In 1978, the United States Congress enacted the Bankruptcy Code which has been modified and amended since its inception. The United States Federal Bankruptcy Codes are codified in title 11 of the United States Code and governs the administration of the bankruptcy process including the legal procedures and official forms which must be used in all bankruptcy proceedings.
The current United States Bankruptcy Code allows several different types of bankruptcies including: Chapter 7 Bankruptcy, Chapter 11 Bankruptcy, Chapter 12 Bankruptcy and Chapter 13 Bankruptcy.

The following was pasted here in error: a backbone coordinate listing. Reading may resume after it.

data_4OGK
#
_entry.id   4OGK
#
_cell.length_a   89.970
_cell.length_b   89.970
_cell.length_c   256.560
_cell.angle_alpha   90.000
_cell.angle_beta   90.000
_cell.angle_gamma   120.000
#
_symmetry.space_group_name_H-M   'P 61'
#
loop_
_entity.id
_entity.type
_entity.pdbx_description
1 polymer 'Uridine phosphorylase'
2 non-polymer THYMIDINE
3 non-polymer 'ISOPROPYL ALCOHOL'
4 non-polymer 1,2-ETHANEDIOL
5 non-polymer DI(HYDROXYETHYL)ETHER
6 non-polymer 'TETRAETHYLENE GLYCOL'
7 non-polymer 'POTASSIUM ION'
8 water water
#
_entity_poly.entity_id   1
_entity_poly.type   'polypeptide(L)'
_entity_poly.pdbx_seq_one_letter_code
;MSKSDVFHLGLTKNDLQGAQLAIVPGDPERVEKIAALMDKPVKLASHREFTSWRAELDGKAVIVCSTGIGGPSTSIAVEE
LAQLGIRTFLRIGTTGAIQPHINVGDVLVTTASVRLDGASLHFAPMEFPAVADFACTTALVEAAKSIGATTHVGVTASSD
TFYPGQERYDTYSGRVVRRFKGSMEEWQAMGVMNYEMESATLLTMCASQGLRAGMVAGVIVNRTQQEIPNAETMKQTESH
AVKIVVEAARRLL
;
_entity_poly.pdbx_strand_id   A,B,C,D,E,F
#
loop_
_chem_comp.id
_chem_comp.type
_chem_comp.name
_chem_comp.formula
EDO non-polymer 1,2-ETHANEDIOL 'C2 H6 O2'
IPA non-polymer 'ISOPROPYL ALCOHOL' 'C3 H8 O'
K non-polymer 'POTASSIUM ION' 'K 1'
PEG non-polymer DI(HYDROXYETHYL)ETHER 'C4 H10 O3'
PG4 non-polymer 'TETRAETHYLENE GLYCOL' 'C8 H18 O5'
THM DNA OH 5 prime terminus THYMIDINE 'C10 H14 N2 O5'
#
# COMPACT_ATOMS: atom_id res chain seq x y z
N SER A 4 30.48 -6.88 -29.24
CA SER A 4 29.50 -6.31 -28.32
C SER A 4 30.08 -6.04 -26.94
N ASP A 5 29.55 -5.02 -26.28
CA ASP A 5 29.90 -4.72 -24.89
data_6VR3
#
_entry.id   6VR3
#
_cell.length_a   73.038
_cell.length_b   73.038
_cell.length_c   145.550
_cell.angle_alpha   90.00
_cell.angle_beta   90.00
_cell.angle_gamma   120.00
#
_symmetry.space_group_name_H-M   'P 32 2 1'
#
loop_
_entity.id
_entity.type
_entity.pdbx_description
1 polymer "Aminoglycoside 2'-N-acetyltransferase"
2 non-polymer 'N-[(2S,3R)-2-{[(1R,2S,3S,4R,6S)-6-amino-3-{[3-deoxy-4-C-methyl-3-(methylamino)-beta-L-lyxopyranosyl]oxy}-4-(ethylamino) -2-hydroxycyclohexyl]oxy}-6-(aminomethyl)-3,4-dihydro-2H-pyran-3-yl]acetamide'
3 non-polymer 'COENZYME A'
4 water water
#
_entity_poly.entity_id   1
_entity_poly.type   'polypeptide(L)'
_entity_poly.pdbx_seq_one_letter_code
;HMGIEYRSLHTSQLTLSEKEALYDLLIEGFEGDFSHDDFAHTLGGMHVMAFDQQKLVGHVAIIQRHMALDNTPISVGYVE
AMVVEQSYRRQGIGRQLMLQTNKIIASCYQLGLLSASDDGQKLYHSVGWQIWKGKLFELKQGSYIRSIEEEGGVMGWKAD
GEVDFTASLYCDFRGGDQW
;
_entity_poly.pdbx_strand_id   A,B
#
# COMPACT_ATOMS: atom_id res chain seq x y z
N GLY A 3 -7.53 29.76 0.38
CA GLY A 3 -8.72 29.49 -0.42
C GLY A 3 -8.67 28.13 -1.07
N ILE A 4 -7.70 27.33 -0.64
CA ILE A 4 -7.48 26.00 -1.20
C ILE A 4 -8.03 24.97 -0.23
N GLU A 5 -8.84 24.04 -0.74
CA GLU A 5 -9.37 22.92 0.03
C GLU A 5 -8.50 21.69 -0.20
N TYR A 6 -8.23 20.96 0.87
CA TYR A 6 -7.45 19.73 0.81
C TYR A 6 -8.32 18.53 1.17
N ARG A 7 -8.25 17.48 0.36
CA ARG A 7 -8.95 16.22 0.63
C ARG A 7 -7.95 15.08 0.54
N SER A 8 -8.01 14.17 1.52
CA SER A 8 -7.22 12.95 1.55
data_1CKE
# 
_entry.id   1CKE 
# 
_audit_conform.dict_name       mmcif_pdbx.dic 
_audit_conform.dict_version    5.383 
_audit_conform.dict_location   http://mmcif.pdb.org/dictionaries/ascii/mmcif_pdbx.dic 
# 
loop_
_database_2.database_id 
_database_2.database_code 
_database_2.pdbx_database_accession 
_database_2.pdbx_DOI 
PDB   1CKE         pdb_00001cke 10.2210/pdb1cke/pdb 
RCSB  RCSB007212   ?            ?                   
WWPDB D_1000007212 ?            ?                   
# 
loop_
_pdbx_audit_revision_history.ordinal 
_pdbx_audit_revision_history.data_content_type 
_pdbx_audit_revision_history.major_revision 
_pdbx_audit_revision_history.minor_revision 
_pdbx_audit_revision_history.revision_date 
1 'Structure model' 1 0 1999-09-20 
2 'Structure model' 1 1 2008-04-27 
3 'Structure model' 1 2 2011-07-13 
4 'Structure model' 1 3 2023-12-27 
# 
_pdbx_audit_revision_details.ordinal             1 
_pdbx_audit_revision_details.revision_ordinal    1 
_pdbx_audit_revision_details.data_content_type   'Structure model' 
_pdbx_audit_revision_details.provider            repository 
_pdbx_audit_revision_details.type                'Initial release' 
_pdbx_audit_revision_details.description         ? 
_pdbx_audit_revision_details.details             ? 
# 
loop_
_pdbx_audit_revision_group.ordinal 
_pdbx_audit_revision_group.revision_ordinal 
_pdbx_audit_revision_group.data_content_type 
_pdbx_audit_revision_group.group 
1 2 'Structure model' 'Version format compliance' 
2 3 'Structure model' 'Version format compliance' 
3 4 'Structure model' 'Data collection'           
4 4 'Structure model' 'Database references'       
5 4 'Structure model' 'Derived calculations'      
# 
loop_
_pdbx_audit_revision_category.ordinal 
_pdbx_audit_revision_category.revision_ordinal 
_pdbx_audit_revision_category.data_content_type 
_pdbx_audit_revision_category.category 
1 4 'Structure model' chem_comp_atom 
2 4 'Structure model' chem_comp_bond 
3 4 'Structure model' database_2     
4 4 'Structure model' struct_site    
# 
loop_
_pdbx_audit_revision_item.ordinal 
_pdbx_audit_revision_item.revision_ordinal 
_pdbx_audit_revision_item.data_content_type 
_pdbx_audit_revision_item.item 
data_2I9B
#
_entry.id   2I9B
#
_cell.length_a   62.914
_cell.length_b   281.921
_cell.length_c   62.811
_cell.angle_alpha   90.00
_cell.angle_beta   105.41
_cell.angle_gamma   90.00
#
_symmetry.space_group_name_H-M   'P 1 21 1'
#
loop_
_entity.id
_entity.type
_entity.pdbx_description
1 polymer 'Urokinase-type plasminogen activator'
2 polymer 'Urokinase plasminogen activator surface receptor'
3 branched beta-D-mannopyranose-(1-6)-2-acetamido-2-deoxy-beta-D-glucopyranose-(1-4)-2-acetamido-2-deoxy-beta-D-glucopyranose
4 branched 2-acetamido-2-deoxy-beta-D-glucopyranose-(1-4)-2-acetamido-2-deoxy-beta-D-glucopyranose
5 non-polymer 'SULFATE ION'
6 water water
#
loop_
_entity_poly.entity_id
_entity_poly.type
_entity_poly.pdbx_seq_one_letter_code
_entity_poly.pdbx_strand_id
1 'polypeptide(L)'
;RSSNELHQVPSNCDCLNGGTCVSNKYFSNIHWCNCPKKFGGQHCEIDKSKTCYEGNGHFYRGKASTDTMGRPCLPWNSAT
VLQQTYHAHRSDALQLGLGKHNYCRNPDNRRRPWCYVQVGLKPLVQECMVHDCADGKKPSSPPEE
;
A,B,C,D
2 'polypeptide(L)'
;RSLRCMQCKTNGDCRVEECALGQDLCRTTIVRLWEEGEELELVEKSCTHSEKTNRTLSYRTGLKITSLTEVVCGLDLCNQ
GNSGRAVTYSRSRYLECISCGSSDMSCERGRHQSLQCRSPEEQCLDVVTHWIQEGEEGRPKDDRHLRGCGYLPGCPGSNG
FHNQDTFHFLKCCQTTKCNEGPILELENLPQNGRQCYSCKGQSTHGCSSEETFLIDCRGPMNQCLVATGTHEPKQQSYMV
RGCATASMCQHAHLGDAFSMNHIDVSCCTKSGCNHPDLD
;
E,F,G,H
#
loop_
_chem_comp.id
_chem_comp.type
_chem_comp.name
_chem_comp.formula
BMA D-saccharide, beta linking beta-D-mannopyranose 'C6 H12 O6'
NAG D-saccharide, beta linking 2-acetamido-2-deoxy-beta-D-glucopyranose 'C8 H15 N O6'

Ninety bankruptcy districts exist across the nation, and there is a Bankruptcy Court for each district. States may have one or more districts. A United States bankruptcy judge is the decision maker for bankruptcy cases and has the authority to decide on the issues associated with the case such as a debtor's right to file a claim or eligibility for discharge of debts.
A Trustee is also appointed by the court and has administrative responsibilities which are performed outside the courthouse. The goal of the bankruptcy code is to allow debtors to have the ability to start over after a financial crisis. This goal is accomplished by prohibiting creditors from continuing to collect certain debts which have been discharged by the bankruptcy process.
Bankruptcy codes determine what debts can and can not be discharged, the process for creditors to object to discharges, and the steps a debtor can take if a creditor continues to harass them for payment.